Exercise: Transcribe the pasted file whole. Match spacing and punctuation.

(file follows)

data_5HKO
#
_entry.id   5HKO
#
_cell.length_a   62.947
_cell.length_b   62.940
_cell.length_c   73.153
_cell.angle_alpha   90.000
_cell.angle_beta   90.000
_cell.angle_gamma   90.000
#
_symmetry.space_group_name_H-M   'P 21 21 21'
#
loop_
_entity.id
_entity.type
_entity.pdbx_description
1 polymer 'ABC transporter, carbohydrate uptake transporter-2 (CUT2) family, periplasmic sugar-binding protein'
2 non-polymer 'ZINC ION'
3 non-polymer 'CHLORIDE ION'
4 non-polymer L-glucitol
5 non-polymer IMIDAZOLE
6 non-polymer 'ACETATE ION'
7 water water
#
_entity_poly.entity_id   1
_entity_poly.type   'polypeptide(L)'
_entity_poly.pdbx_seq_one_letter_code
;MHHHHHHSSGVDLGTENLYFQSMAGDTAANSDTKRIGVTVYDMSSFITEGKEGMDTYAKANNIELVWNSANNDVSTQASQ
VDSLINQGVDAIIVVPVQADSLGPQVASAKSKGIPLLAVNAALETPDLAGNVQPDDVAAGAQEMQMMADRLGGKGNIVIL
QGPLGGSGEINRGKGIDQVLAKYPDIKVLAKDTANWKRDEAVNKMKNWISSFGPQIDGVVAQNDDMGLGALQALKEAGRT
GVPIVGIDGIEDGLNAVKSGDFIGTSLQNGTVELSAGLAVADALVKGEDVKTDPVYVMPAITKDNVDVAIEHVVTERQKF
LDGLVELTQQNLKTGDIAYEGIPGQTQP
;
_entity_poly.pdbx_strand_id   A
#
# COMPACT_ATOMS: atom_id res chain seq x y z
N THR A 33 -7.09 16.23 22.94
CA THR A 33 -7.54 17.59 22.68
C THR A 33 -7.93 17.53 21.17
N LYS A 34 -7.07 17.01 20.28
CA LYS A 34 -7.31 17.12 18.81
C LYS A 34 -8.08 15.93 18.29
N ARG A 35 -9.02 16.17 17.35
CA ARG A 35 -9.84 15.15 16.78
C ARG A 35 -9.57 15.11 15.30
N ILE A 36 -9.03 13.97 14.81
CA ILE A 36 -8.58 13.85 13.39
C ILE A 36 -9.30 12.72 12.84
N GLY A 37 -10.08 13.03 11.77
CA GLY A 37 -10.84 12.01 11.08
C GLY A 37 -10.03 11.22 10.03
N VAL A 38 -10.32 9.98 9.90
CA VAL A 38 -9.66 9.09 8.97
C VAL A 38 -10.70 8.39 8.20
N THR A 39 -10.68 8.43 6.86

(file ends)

data_5HKO
#
_entry.id   5HKO
#
_cell.length_a   62.947
_cell.length_b   62.940
_cell.length_c   73.153
_cell.angle_alpha   90.000
_cell.angle_beta   90.000
_cell.angle_gamma   90.000
#
_symmetry.space_group_name_H-M   'P 21 21 21'
#
loop_
_entity.id
_entity.type
_entity.pdbx_description
1 polymer 'ABC transporter, carbohydrate uptake transporter-2 (CUT2) family, periplasmic sugar-binding protein'
2 non-polymer 'ZINC ION'
3 non-polymer 'CHLORIDE ION'
4 non-polymer L-glucitol
5 non-polymer IMIDAZOLE
6 non-polymer 'ACETATE ION'
7 water water
#
_entity_poly.entity_id   1
_entity_poly.type   'polypeptide(L)'
_entity_poly.pdbx_seq_one_letter_code
;MHHHHHHSSGVDLGTENLYFQSMAGDTAANSDTKRIGVTVYDMSSFITEGKEGMDTYAKANNIELVWNSANNDVSTQASQ
VDSLINQGVDAIIVVPVQADSLGPQVASAKSKGIPLLAVNAALETPDLAGNVQPDDVAAGAQEMQMMADRLGGKGNIVIL
QGPLGGSGEINRGKGIDQVLAKYPDIKVLAKDTANWKRDEAVNKMKNWISSFGPQIDGVVAQNDDMGLGALQALKEAGRT
GVPIVGIDGIEDGLNAVKSGDFIGTSLQNGTVELSAGLAVADALVKGEDVKTDPVYVMPAITKDNVDVAIEHVVTERQKF
LDGLVELTQQNLKTGDIAYEGIPGQTQP
;
_entity_poly.pdbx_strand_id   A
#
# COMPACT_ATOMS: atom_id res chain seq x y z
N THR A 33 -7.09 16.23 22.94
CA THR A 33 -7.54 17.59 22.68
C THR A 33 -7.93 17.53 21.17
N LYS A 34 -7.07 17.01 20.28
CA LYS A 34 -7.31 17.12 18.81
C LYS A 34 -8.08 15.93 18.29
N ARG A 35 -9.02 16.17 17.35
CA ARG A 35 -9.84 15.15 16.78
C ARG A 35 -9.57 15.11 15.30
N ILE A 36 -9.03 13.97 14.81
CA ILE A 36 -8.58 13.85 13.39
C ILE A 36 -9.30 12.72 12.84
N GLY A 37 -10.08 13.03 11.77
CA GLY A 37 -10.84 12.01 11.08
C GLY A 37 -10.03 11.22 10.03
N VAL A 38 -10.32 9.98 9.90
CA VAL A 38 -9.66 9.09 8.97
C VAL A 38 -10.70 8.39 8.20
N THR A 39 -10.68 8.43 6.86